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Apethorpe Hall: Wikis


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Apethorpe Hall in 1829

Apethorpe Hall in Apethorpe, Northamptonshire, England is a Grade I listed[1] country house, dating back to the 15th century. The house is built around three courtyards lying on an east-west axis and is approximately 120 feet (37 m) by 240 feet (73 m) in area. It is acknowledged as one of the finest Jacobean houses in England.

In its prime, the hall entertained much royalty, including Queen Elizabeth I, King James I and Charles I who between them made some thirteen visits to the house. The hall had been empty for twenty years from the late 1970s and was becoming dangerously unsafe, with incipient damp and rot. When English Heritage started its Buildings at Risk Register in 1998, the hall was included on it.[2]

In September 2004 the Hall was compulsorily purchased by the Government under section 47 of the Planning (Listed Buildings and Conservation Areas) Act 1990 (only the second time the Government has had to use these powers) and English Heritage has spent £4 million refurbishing it to make it waterproof; Stamford restoration and conservation builders, E. Bowman & Sons Ltd, carried out the works. Since 2007 it has been seeking a buyer willing to spend a further £4 million to complete the restoration, so far (30 December 2009) without success. The asking price is excess of £5m. English Heritage opened the house to the public for guided tours on specified dates in 2008 and 2009.



Apethorpe Hall

The house and manor originally belonged to Guy Wolston [circa 1491] and later passed to Wolston's son-in-law Thomas Empson. In 1515 they were purchased by a London grocer, Henry Keble, whose grandson was Lord Mountjoy, who sold them to King Henry VIII of England.

Subsequently the property passed to Sir Walter Mildmay, Chancellor of the Exchequer. From the windows on the east side of the hall, Mildmay, watched the procession announcing the arrival at the house of Elizabeth I of England. Apethorpe was one of the queen's favourite overnight stops on the Great North Road.

Apethorpe Hall - main courtyard

Ownership passed from Mildmay to his grandson-in-law, Sir Francis Fane (1617), who later became the Earl of Westmorland - it remained in this family. However, the 12th Earl and his son, the 13th Earl, came under financial difficulties and, in 1904, the family seat was sold to Henry Brassey, later Lord Brassey of Apethorpe.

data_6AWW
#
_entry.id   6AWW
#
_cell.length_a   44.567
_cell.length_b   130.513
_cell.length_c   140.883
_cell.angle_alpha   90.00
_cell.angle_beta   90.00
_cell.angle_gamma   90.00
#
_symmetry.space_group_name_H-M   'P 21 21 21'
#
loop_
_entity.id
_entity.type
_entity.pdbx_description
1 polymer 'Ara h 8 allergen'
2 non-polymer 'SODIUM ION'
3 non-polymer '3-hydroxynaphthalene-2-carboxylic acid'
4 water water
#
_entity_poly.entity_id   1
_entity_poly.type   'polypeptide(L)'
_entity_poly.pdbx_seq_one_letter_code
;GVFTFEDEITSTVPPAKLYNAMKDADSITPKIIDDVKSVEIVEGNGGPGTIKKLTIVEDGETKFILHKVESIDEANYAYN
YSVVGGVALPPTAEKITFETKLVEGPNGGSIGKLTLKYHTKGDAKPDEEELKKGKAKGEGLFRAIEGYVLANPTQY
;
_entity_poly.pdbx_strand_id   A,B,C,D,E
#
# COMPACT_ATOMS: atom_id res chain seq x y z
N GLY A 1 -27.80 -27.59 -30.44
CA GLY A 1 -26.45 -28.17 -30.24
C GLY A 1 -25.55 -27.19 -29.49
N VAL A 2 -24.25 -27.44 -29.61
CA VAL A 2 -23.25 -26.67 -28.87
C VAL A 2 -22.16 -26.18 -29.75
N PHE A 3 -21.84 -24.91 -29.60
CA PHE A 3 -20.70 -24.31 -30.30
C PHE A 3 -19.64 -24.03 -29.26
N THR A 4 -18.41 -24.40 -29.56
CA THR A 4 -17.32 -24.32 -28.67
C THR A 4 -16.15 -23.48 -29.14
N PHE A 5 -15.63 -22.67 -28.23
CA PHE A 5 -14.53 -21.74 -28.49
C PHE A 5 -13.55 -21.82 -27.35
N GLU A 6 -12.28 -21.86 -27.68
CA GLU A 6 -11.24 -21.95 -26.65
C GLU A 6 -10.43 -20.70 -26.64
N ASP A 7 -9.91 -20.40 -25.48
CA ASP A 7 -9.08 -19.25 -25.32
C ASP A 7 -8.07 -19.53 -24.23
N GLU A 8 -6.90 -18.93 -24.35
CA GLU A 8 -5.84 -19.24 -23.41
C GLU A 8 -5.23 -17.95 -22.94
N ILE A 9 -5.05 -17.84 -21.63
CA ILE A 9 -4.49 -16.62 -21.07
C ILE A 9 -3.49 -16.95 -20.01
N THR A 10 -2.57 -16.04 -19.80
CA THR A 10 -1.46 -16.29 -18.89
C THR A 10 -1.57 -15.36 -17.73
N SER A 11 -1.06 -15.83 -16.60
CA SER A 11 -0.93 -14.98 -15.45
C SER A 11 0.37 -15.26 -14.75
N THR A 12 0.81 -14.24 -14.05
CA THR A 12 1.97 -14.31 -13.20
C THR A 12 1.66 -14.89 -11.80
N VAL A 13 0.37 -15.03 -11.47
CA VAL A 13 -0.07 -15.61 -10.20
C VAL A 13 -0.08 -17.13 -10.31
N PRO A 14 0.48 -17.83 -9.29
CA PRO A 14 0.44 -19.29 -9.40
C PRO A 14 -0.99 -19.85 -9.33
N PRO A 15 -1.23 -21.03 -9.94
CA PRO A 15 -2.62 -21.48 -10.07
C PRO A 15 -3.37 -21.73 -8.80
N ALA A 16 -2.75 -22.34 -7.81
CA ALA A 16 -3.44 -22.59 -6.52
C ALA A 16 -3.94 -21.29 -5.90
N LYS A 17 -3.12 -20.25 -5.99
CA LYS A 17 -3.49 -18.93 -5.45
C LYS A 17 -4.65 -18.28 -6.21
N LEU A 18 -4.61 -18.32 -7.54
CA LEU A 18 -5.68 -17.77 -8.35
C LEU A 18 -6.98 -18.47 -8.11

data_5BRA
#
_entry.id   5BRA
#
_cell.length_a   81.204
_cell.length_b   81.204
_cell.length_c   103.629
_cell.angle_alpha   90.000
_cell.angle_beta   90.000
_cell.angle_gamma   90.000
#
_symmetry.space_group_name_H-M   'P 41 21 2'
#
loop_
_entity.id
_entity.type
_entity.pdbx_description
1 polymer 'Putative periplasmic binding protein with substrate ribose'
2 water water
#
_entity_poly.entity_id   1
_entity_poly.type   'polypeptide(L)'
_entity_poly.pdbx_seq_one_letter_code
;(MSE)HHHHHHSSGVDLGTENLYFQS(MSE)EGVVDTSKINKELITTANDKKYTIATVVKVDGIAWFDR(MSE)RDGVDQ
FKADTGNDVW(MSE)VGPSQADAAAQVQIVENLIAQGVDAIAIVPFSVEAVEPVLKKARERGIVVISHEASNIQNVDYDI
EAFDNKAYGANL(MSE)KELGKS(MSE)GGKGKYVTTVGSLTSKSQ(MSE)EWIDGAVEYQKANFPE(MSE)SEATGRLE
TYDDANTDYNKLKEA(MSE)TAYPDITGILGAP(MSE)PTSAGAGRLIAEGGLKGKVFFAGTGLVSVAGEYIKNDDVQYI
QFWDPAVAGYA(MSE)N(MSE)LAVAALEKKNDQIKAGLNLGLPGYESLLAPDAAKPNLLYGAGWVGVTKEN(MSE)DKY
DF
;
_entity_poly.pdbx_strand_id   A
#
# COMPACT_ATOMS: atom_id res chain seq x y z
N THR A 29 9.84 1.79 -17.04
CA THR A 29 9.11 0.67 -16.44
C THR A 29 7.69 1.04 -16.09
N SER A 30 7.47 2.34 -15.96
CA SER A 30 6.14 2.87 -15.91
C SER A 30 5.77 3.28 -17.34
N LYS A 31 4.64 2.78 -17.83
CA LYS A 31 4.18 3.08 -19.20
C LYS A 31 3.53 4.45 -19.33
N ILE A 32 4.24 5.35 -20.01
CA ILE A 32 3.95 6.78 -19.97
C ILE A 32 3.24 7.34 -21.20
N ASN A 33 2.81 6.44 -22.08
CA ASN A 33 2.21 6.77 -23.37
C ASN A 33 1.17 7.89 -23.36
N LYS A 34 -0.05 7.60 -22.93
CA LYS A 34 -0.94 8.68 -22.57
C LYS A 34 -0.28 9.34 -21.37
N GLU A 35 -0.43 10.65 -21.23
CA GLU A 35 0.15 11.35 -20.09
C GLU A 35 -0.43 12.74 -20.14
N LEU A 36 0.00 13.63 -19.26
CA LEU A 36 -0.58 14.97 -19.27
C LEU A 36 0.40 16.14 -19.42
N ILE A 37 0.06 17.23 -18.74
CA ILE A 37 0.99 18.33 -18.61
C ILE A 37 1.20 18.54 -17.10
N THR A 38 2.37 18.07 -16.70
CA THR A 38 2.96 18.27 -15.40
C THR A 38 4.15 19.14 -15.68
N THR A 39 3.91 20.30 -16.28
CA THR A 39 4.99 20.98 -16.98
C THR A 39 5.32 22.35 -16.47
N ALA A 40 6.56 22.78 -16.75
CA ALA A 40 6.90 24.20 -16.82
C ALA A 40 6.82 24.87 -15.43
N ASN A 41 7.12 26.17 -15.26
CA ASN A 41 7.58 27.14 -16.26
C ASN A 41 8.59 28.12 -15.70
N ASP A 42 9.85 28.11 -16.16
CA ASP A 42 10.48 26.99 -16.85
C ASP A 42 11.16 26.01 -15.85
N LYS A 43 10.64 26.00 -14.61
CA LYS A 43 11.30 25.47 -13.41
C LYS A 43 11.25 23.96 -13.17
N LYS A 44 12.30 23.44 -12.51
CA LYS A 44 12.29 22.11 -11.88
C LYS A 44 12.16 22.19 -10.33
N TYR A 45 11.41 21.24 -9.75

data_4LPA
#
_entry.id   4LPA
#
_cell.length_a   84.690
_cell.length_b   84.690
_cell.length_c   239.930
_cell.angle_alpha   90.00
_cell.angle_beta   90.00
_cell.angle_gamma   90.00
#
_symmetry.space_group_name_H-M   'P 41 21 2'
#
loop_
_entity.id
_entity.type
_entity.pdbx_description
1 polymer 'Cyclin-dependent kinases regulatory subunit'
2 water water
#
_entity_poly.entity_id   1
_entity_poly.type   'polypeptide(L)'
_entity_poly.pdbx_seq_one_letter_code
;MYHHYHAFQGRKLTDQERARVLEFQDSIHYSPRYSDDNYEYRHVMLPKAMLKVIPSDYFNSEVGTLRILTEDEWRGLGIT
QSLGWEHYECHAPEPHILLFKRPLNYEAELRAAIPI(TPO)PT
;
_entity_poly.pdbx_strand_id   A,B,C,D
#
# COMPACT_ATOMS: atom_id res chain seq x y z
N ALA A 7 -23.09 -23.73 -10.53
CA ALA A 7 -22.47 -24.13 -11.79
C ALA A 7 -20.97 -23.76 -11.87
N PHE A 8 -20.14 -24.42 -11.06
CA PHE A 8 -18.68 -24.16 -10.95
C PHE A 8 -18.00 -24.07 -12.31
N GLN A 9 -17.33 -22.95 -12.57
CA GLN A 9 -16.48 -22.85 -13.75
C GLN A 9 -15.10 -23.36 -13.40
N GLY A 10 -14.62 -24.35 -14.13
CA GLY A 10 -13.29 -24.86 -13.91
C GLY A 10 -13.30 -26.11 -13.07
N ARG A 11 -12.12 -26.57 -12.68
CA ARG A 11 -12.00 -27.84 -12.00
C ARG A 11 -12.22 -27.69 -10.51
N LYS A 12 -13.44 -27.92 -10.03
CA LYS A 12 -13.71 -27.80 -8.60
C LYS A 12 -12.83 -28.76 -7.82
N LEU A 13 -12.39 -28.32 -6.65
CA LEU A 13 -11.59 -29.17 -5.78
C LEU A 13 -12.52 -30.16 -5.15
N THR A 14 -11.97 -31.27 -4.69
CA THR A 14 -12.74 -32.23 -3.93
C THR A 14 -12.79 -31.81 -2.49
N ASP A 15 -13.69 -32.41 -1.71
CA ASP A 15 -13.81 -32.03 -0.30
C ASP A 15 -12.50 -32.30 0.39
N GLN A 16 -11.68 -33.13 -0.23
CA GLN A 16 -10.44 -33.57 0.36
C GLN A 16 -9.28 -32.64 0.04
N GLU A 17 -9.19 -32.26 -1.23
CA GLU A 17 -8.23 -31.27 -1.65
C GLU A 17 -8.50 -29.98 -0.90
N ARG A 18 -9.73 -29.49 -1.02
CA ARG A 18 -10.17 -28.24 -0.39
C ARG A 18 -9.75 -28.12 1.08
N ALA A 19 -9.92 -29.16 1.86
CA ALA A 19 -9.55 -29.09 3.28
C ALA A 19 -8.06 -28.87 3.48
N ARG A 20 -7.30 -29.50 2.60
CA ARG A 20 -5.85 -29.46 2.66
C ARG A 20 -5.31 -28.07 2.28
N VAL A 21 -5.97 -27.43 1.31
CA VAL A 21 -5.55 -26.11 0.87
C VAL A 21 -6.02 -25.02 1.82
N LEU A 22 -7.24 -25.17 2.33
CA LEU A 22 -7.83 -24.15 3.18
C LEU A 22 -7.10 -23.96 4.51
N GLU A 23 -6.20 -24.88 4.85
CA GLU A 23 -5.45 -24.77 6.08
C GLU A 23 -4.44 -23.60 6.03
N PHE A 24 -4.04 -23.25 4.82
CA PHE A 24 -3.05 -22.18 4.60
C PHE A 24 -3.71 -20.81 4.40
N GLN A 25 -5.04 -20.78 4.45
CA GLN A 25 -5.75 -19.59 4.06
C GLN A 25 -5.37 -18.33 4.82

After World War II much of the adjoining parkland was sold and the house became an approved school which may well have hastened its fall into disrepair. In 1982 the school closed down and in 1983 the building was sold to a Libyan businessman, Wanis Mohamed Burweila, for £750,000. Mr Burweila, who made his money in electronics, wanted to found Britain's first Libyan University in the cloisters and courtyards of Apethorpe. The shooting of WPC Yvonne Fletcher at the Libyan embassy siege in 1984 put paid to these plans, however, and, along with much of Britain's immigrant Libyan community, Mr Burweila left the country.

Burweila left the building vacant leading to its deterioration; this in turn lead to him, in 2001, being served a Statutory Repairs Notice, which is an order from the Secretary of State for Culture, Media and Sport, requiring him to undertake certain urgent works to ensure the future of the building. In order to avoid doing this, Burweila sold the property to a developer called Kestral Armana Ltd, (subsequently renamed Apethorpe Country Estate Ltd (ACEL)).

Film location

The house has been used for filming scenes in Another Country and Porterhouse Blue.


  • Pevsner, Nikolaus, The Buildings of England – Northamptonshire. ISBN 0-300-09632-1
  • English Heritage.
  • BBC Radio Northampton - 6 March 2007
  • BBC Look East - 5 March 2007 + 18 June 2007
  • "Northampton Evening Telegraph" - 22 March, 2007

Further reading

  • Pete Smith in English Heritage Historical Review, vol. 2, 2007 (The Palladian Palace at Apethorpe, ppps. 84-105).
  • Jennifer S. Alexander & Kathryn A. Morrison in Architectural History, vol. 50, 2007 (Apethorpe Hall and the workshop of Thomas Thorpe, mason of King's Cliffe: a study in masons' marks, ppps. 59-94).

External links

Coordinates: 52°32′50″N 0°29′32″W / 52.54722°N 0.49222°W / 52.54722; -0.49222



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